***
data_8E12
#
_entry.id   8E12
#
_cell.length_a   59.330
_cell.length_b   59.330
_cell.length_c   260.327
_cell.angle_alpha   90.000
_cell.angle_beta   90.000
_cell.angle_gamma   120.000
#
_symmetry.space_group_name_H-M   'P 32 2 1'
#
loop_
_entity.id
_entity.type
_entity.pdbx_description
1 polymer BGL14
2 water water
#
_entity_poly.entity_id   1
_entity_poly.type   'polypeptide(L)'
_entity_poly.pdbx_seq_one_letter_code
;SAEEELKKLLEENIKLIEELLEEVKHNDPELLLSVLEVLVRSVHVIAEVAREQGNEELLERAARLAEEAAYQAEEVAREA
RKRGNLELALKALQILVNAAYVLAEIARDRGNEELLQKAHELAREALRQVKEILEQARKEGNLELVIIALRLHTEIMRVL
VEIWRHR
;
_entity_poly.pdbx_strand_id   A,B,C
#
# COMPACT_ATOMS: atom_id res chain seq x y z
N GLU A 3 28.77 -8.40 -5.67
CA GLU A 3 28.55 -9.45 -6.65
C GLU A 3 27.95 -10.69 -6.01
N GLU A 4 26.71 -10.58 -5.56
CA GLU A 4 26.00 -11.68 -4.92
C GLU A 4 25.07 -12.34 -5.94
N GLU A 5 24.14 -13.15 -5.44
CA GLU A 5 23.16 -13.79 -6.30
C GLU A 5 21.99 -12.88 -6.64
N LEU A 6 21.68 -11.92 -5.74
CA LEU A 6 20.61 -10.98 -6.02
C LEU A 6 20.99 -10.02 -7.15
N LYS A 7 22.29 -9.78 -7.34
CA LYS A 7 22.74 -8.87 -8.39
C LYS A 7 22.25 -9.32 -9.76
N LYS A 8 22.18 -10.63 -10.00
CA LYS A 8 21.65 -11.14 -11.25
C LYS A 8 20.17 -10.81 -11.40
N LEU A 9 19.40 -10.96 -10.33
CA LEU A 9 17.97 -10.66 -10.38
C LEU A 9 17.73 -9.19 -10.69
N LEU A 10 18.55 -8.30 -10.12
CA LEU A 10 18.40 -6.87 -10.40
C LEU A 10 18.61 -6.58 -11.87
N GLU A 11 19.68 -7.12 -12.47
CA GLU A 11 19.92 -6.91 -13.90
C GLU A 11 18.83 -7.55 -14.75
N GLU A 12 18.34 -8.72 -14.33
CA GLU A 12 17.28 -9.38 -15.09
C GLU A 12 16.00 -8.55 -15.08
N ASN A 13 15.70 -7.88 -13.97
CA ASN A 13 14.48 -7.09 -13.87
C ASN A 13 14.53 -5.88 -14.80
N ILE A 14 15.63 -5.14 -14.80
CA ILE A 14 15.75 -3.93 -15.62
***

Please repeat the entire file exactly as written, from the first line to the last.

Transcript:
data_8E12
#
_entry.id   8E12
#
_cell.length_a   59.330
_cell.length_b   59.330
_cell.length_c   260.327
_cell.angle_alpha   90.000
_cell.angle_beta   90.000
_cell.angle_gamma   120.000
#
_symmetry.space_group_name_H-M   'P 32 2 1'
#
loop_
_entity.id
_entity.type
_entity.pdbx_description
1 polymer BGL14
2 water water
#
_entity_poly.entity_id   1
_entity_poly.type   'polypeptide(L)'
_entity_poly.pdbx_seq_one_letter_code
;SAEEELKKLLEENIKLIEELLEEVKHNDPELLLSVLEVLVRSVHVIAEVAREQGNEELLERAARLAEEAAYQAEEVAREA
RKRGNLELALKALQILVNAAYVLAEIARDRGNEELLQKAHELAREALRQVKEILEQARKEGNLELVIIALRLHTEIMRVL
VEIWRHR
;
_entity_poly.pdbx_strand_id   A,B,C
#
# COMPACT_ATOMS: atom_id res chain seq x y z
N GLU A 3 28.77 -8.40 -5.67
CA GLU A 3 28.55 -9.45 -6.65
C GLU A 3 27.95 -10.69 -6.01
N GLU A 4 26.71 -10.58 -5.56
CA GLU A 4 26.00 -11.68 -4.92
C GLU A 4 25.07 -12.34 -5.94
N GLU A 5 24.14 -13.15 -5.44
CA GLU A 5 23.16 -13.79 -6.30
C GLU A 5 21.99 -12.88 -6.64
N LEU A 6 21.68 -11.92 -5.74
CA LEU A 6 20.61 -10.98 -6.02
C LEU A 6 20.99 -10.02 -7.15
N LYS A 7 22.29 -9.78 -7.34
CA LYS A 7 22.74 -8.87 -8.39
C LYS A 7 22.25 -9.32 -9.76
N LYS A 8 22.18 -10.63 -10.00
CA LYS A 8 21.65 -11.14 -11.25
C LYS A 8 20.17 -10.81 -11.40
N LEU A 9 19.40 -10.96 -10.33
CA LEU A 9 17.97 -10.66 -10.38
C LEU A 9 17.73 -9.19 -10.69
N LEU A 10 18.55 -8.30 -10.12
CA LEU A 10 18.40 -6.87 -10.40
C LEU A 10 18.61 -6.58 -11.87
N GLU A 11 19.68 -7.12 -12.47
CA GLU A 11 19.92 -6.91 -13.90
C GLU A 11 18.83 -7.55 -14.75
N GLU A 12 18.34 -8.72 -14.33
CA GLU A 12 17.28 -9.38 -15.09
C GLU A 12 16.00 -8.55 -15.08
N ASN A 13 15.70 -7.88 -13.97
CA ASN A 13 14.48 -7.09 -13.87
C ASN A 13 14.53 -5.88 -14.80
N ILE A 14 15.63 -5.14 -14.80
CA ILE A 14 15.75 -3.93 -15.62